• by node 3 (115640) on Tuesday April 19, 2005 @10:17PM (#12288681)
        So, exactly how many planes have crashed due to cellphone or WiFi usage?

        Planes don't crash when they fly in areas that have radio towers, they don't crash when flying under satellites, they don't crash when people "accidentally" leave their cellphone one. But, of course, in the lab, when you turn on a cellphone right next to a radio receiver, you get little blips, oscillations, or otherwise see some minor effects. Yet it's absolutely clear that these effects aren't important in the real world. Is it because the radio sources are located tens of meters from the equipment? Is it because the effects are minimal (the device doesn't need the tolerances that the variations on your scope shows)? Is it because you cherry pick your results (well, if the system is hit by lightning and there are four cellphones equadistantly distributed around the plane at 25m, and they ring in order, the plane will think its headed backwards for 300ms)?

        When people believe a theory that contradicts reality, we call it superstition.

        You can quote your own ancedotal evidence

        And you quote yours. Who wins in this discussion? How about the person whose claims actually match reality?

        Now, if you have examples of planes being downed by a cellphone, I'm all ears. Let's hear some facts that turn your superstition into reality, if you're so convinced.
        • I'm not quoting acedotal evidence. I've worked on these systems. I've seen what stray RF can do.

          There have also been several published studies that support me, one was even posted here on Slashdot about 9 months ago.

          You do know that an aircraft is basically a faraday cage, right? So that charges and signals outside the aircraft have much less of a chance of effecting anything inside it, then say a much weaker signal being generated inside it.

          As for planes being affected by cellphones: http://www.listener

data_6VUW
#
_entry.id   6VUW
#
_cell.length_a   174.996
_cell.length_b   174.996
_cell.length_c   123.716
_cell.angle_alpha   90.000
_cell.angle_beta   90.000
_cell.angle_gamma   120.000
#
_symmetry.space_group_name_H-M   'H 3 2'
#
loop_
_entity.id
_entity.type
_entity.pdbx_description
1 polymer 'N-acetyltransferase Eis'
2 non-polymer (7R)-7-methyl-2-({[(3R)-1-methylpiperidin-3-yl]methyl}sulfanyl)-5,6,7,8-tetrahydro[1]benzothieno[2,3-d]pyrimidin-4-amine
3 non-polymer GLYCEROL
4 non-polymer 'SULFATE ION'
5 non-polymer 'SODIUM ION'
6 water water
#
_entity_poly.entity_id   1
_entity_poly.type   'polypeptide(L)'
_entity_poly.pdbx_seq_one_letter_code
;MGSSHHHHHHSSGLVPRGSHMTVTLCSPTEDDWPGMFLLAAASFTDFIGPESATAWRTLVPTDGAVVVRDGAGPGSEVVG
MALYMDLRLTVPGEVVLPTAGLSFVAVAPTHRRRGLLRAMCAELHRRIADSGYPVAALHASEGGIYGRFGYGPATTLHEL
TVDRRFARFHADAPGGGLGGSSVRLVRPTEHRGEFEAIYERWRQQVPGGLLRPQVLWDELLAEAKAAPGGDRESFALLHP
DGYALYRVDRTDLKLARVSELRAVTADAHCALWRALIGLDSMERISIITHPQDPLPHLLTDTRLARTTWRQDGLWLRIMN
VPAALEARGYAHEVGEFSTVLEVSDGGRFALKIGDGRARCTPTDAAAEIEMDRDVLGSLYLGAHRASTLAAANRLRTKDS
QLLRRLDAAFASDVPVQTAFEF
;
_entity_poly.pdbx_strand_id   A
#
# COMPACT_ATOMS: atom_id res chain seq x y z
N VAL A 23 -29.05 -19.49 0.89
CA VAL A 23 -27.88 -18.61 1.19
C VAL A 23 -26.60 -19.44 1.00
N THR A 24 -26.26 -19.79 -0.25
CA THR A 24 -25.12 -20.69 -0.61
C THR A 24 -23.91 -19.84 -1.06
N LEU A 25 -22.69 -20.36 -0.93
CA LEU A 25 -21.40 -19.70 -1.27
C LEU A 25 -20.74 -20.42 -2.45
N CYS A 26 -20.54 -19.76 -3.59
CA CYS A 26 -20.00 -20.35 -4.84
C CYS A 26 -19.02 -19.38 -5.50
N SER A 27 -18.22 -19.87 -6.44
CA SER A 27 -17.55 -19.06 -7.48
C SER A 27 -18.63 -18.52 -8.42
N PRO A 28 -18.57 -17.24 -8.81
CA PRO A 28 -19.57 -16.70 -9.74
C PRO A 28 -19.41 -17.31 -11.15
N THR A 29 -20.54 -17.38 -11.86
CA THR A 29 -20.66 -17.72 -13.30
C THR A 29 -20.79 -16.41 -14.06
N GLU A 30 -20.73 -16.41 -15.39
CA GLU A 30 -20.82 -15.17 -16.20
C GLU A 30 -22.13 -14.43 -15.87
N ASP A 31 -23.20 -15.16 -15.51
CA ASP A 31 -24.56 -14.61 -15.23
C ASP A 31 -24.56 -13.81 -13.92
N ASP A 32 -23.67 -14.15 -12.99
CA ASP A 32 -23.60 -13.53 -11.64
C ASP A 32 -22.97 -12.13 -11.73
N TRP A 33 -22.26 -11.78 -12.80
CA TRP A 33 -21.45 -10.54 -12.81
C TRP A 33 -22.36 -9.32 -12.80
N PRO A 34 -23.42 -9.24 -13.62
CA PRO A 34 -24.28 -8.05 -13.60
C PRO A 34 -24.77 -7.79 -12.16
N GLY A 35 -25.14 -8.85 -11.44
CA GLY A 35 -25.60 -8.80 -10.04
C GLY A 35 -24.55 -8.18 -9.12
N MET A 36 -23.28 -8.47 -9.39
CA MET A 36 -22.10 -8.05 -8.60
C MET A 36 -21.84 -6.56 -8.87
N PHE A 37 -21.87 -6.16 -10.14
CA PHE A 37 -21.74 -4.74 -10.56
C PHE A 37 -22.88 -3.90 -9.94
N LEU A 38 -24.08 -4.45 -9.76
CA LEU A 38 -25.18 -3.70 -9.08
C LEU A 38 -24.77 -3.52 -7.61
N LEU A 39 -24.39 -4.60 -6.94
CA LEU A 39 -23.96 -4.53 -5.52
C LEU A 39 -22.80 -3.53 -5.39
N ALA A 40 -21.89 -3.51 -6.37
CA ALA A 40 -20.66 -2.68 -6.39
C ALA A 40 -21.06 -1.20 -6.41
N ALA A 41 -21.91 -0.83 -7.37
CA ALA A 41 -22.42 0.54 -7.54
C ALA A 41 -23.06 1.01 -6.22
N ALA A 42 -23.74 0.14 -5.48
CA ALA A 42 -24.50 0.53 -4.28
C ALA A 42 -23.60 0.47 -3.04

• ...simply won't take down an airplane.

      Neither can a set of toe-nail clippers, but see it they don't play 'how many fingers can I get up this guy's ass' with you for trying to sneak em on-board.

      What do you have to gain, and what do you have to lose?
      Do you want to be right, or do you want to be happy?

      The way I look at it, I'm generally not on the plane long enough to get anything done; at best the electronic toys are a nice distraction to pass the time. Read this month's Wired or LinuxWorld or whatever,
      • The way I look at it, I'm generally not on the plane long enough to get anything done


        That all depends on the length of the flight. Most flights I have been on spanned the country or the Atlantic, and they both exceed 6 hours. Are you saying that 3/4 of a work day is not enough time to get anything done? (assuming 8 hour shifts)
        • Ahhh - I was talking typical travel within the US with at least one layover (ie, less than 2 hours total in the air.)

          The other concerns I have are machine empathy - I can almost hear the laptop hard drive scream every time the machine is moved while running, and battery life (even the best laptops run maybe 3 hours on a normal workload.)
    • ...simply won't take down an airplane

      Try telling that to the relatives of those who died in Crossair flight LX498. The Swiss investigatory authorities concluded that cellphone interference was a factor.
  • by Turmio (29215) on Tuesday April 19, 2005 @06:15PM (#12286710) Homepage